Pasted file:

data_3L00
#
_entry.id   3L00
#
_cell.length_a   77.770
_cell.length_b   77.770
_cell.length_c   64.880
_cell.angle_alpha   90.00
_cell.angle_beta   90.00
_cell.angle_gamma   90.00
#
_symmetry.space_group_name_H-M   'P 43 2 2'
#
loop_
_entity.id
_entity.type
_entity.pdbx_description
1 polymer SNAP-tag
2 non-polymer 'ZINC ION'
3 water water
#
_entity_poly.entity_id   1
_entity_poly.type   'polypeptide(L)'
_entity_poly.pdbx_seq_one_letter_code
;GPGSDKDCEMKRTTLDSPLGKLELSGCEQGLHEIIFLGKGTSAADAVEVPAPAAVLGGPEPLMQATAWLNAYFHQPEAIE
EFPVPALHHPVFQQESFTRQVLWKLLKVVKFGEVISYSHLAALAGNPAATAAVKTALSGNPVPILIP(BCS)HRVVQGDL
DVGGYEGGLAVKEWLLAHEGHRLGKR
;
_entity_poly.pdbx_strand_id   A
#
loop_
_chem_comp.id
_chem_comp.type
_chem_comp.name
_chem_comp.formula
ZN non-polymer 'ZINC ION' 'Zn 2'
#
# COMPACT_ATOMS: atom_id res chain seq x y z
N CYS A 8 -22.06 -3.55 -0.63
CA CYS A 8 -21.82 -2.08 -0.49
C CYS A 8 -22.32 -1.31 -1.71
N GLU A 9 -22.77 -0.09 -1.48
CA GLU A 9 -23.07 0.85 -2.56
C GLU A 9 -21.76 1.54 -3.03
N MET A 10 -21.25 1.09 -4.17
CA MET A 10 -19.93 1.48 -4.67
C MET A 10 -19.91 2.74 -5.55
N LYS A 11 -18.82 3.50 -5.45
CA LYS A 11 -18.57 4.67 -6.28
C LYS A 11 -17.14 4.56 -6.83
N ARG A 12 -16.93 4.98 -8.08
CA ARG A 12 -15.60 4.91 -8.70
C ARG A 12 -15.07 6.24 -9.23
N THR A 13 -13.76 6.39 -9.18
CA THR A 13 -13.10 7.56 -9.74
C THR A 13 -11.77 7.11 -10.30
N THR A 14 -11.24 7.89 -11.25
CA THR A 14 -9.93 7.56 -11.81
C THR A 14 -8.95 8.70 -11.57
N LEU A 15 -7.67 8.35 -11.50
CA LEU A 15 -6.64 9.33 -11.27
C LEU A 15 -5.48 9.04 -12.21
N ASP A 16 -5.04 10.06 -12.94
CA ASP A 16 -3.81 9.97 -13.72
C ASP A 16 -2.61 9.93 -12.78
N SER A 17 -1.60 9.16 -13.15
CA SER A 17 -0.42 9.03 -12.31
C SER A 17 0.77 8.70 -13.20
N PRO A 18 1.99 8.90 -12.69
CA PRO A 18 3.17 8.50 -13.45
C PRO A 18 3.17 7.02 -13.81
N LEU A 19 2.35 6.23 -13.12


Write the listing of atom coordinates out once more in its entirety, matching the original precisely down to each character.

data_3L00
#
_entry.id   3L00
#
_cell.length_a   77.770
_cell.length_b   77.770
_cell.length_c   64.880
_cell.angle_alpha   90.00
_cell.angle_beta   90.00
_cell.angle_gamma   90.00
#
_symmetry.space_group_name_H-M   'P 43 2 2'
#
loop_
_entity.id
_entity.type
_entity.pdbx_description
1 polymer SNAP-tag
2 non-polymer 'ZINC ION'
3 water water
#
_entity_poly.entity_id   1
_entity_poly.type   'polypeptide(L)'
_entity_poly.pdbx_seq_one_letter_code
;GPGSDKDCEMKRTTLDSPLGKLELSGCEQGLHEIIFLGKGTSAADAVEVPAPAAVLGGPEPLMQATAWLNAYFHQPEAIE
EFPVPALHHPVFQQESFTRQVLWKLLKVVKFGEVISYSHLAALAGNPAATAAVKTALSGNPVPILIP(BCS)HRVVQGDL
DVGGYEGGLAVKEWLLAHEGHRLGKR
;
_entity_poly.pdbx_strand_id   A
#
loop_
_chem_comp.id
_chem_comp.type
_chem_comp.name
_chem_comp.formula
ZN non-polymer 'ZINC ION' 'Zn 2'
#
# COMPACT_ATOMS: atom_id res chain seq x y z
N CYS A 8 -22.06 -3.55 -0.63
CA CYS A 8 -21.82 -2.08 -0.49
C CYS A 8 -22.32 -1.31 -1.71
N GLU A 9 -22.77 -0.09 -1.48
CA GLU A 9 -23.07 0.85 -2.56
C GLU A 9 -21.76 1.54 -3.03
N MET A 10 -21.25 1.09 -4.17
CA MET A 10 -19.93 1.48 -4.67
C MET A 10 -19.91 2.74 -5.55
N LYS A 11 -18.82 3.50 -5.45
CA LYS A 11 -18.57 4.67 -6.28
C LYS A 11 -17.14 4.56 -6.83
N ARG A 12 -16.93 4.98 -8.08
CA ARG A 12 -15.60 4.91 -8.70
C ARG A 12 -15.07 6.24 -9.23
N THR A 13 -13.76 6.39 -9.18
CA THR A 13 -13.10 7.56 -9.74
C THR A 13 -11.77 7.11 -10.30
N THR A 14 -11.24 7.89 -11.25
CA THR A 14 -9.93 7.56 -11.81
C THR A 14 -8.95 8.70 -11.57
N LEU A 15 -7.67 8.35 -11.50
CA LEU A 15 -6.64 9.33 -11.27
C LEU A 15 -5.48 9.04 -12.21
N ASP A 16 -5.04 10.06 -12.94
CA ASP A 16 -3.81 9.97 -13.72
C ASP A 16 -2.61 9.93 -12.78
N SER A 17 -1.60 9.16 -13.15
CA SER A 17 -0.42 9.03 -12.31
C SER A 17 0.77 8.70 -13.20
N PRO A 18 1.99 8.90 -12.69
CA PRO A 18 3.17 8.50 -13.45
C PRO A 18 3.17 7.02 -13.81
N LEU A 19 2.35 6.23 -13.12